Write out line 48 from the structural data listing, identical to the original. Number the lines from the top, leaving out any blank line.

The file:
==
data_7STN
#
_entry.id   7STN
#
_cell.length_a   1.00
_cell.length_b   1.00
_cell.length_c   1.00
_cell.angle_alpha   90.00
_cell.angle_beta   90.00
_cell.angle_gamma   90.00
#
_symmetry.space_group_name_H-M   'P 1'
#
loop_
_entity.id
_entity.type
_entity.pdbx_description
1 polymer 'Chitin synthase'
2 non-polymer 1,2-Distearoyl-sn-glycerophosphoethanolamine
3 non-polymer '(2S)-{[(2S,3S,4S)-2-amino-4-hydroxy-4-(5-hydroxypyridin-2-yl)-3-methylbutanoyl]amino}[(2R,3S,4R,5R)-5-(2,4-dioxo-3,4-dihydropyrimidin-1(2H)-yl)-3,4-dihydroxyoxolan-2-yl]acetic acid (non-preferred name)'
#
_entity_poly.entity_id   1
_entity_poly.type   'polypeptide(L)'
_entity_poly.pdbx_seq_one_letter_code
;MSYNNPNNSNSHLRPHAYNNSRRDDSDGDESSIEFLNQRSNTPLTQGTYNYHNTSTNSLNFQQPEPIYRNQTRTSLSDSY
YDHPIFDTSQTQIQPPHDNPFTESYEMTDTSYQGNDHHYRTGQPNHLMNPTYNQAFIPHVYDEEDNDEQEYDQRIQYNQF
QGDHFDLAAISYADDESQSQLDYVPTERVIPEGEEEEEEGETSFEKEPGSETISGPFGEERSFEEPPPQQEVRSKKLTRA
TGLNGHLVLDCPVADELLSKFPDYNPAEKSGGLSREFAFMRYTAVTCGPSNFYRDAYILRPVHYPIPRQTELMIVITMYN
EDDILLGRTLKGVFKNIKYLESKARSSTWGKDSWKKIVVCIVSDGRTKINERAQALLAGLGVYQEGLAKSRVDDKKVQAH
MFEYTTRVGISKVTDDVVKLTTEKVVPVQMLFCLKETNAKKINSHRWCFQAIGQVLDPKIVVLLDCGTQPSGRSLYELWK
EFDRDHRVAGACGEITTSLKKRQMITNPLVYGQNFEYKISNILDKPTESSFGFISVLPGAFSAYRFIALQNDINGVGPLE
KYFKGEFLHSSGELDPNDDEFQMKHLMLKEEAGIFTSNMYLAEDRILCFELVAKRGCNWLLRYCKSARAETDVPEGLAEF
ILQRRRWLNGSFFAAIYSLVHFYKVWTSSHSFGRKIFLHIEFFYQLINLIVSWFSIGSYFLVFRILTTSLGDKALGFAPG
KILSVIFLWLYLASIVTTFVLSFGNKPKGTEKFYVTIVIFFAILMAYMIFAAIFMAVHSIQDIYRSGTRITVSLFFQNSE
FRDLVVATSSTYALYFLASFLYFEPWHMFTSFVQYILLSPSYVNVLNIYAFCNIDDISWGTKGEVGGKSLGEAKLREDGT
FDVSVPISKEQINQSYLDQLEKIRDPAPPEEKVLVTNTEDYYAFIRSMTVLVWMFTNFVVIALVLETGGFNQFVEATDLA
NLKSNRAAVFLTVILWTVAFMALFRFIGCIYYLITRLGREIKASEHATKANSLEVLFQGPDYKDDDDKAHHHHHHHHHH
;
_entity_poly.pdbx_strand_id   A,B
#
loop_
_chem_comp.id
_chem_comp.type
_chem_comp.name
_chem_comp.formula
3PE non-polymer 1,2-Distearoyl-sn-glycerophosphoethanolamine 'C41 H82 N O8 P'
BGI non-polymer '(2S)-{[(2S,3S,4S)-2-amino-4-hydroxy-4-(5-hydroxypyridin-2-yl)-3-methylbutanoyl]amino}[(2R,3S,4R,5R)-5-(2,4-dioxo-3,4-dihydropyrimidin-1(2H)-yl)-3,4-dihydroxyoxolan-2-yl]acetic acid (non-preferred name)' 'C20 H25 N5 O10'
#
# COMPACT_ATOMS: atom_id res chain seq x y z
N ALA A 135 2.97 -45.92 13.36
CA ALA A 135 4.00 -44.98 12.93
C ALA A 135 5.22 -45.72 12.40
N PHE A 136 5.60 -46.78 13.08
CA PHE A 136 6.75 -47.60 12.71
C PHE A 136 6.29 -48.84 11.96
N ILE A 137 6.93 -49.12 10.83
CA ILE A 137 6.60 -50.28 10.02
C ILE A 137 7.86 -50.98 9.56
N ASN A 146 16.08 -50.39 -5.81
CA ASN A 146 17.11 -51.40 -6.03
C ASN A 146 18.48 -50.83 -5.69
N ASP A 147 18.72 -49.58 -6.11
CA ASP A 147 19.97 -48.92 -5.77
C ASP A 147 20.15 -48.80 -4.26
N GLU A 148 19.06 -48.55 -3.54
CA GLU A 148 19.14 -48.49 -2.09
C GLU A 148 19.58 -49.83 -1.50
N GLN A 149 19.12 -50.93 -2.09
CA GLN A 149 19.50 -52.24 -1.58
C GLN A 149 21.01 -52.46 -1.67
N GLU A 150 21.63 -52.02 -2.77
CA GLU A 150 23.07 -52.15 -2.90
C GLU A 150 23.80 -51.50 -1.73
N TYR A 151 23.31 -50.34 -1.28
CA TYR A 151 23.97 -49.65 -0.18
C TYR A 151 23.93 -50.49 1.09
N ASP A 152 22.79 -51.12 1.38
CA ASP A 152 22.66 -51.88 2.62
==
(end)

#